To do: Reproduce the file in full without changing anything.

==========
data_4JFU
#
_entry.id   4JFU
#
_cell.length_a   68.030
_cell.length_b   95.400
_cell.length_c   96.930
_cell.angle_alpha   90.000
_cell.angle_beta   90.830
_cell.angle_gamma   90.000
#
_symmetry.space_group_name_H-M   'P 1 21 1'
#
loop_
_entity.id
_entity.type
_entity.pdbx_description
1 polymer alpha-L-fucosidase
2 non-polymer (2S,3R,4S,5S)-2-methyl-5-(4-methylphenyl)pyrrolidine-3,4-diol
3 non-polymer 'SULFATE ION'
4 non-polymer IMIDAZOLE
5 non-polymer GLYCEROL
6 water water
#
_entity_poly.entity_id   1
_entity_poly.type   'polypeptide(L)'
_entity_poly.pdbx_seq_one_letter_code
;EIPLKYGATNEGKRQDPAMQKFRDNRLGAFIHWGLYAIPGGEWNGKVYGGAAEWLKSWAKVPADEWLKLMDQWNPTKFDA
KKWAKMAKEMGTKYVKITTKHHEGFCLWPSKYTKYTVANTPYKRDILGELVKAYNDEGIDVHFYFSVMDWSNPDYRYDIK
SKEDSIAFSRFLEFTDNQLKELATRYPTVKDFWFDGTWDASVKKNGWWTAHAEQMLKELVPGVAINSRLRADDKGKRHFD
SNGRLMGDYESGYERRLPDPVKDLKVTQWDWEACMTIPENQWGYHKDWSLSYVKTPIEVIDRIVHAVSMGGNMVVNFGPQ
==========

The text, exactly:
data_4JFU
#
_entry.id   4JFU
#
_cell.length_a   68.030
_cell.length_b   95.400
_cell.length_c   96.930
_cell.angle_alpha   90.000
_cell.angle_beta   90.830
_cell.angle_gamma   90.000
#
_symmetry.space_group_name_H-M   'P 1 21 1'
#
loop_
_entity.id
_entity.type
_entity.pdbx_description
1 polymer alpha-L-fucosidase
2 non-polymer (2S,3R,4S,5S)-2-methyl-5-(4-methylphenyl)pyrrolidine-3,4-diol
3 non-polymer 'SULFATE ION'
4 non-polymer IMIDAZOLE
5 non-polymer GLYCEROL
6 water water
#
_entity_poly.entity_id   1
_entity_poly.type   'polypeptide(L)'
_entity_poly.pdbx_seq_one_letter_code
;EIPLKYGATNEGKRQDPAMQKFRDNRLGAFIHWGLYAIPGGEWNGKVYGGAAEWLKSWAKVPADEWLKLMDQWNPTKFDA
KKWAKMAKEMGTKYVKITTKHHEGFCLWPSKYTKYTVANTPYKRDILGELVKAYNDEGIDVHFYFSVMDWSNPDYRYDIK
SKEDSIAFSRFLEFTDNQLKELATRYPTVKDFWFDGTWDASVKKNGWWTAHAEQMLKELVPGVAINSRLRADDKGKRHFD
SNGRLMGDYESGYERRLPDPVKDLKVTQWDWEACMTIPENQWGYHKDWSLSYVKTPIEVIDRIVHAVSMGGNMVVNFGPQ